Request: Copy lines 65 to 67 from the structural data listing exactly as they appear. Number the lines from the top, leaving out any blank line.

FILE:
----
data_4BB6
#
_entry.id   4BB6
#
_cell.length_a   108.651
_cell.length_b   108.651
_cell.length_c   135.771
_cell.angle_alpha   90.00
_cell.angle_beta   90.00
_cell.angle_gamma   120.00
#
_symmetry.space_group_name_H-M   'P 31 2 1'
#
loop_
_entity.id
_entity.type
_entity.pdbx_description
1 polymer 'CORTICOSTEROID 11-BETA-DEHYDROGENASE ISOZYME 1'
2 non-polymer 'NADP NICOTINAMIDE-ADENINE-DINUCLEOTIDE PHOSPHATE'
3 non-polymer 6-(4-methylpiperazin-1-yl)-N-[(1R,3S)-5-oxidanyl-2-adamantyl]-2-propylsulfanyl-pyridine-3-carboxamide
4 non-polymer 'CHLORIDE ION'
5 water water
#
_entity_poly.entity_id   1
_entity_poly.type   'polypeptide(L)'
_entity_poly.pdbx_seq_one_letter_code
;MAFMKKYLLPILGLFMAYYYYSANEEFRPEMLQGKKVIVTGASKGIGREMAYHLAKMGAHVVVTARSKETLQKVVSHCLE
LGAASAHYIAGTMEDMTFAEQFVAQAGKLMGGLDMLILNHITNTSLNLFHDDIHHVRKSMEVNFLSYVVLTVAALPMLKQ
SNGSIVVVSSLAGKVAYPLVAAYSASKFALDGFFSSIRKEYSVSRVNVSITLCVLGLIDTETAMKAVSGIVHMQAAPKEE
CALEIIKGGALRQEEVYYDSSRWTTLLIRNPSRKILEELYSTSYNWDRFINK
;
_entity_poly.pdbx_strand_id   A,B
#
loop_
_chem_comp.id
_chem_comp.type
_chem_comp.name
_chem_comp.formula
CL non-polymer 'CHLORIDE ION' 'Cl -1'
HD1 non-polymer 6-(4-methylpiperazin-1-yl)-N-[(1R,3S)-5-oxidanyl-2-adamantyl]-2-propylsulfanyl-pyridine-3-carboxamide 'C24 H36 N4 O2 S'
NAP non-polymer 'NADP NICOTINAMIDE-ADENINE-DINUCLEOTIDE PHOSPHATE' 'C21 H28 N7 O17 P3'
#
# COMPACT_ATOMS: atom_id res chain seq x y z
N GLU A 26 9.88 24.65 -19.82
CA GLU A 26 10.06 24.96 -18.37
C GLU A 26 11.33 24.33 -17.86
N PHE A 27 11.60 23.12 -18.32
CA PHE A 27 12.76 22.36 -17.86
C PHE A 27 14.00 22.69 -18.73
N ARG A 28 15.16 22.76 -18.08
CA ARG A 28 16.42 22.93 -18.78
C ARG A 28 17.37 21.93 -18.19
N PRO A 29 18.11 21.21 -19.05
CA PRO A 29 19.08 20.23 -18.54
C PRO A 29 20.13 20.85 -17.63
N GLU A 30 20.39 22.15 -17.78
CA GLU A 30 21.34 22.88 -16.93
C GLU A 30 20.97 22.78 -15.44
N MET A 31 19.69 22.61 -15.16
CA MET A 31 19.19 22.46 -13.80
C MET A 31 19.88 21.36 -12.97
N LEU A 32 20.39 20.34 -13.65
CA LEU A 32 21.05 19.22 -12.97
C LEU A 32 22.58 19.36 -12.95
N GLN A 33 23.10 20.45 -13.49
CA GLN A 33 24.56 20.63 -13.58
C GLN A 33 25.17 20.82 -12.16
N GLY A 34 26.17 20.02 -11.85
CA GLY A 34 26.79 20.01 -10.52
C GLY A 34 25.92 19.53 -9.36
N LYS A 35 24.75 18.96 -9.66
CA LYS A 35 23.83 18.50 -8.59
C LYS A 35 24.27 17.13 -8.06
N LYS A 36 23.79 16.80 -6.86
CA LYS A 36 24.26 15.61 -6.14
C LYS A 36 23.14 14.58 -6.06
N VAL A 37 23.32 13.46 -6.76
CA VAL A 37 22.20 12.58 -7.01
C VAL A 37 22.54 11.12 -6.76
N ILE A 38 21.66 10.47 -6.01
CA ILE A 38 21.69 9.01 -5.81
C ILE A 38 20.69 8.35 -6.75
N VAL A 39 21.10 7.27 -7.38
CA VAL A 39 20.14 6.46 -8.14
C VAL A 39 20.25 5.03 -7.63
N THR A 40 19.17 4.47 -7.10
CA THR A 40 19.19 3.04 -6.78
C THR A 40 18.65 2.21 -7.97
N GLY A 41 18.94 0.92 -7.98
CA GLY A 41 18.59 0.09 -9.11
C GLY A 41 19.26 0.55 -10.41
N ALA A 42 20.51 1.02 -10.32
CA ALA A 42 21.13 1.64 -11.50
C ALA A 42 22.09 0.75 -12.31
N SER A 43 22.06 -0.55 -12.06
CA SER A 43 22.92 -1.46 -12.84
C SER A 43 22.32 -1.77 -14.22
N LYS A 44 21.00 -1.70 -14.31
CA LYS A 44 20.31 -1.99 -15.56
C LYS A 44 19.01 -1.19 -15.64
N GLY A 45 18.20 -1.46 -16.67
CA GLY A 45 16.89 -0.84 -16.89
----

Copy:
N GLN A 33 23.10 20.45 -13.49
CA GLN A 33 24.56 20.63 -13.58
C GLN A 33 25.17 20.82 -12.16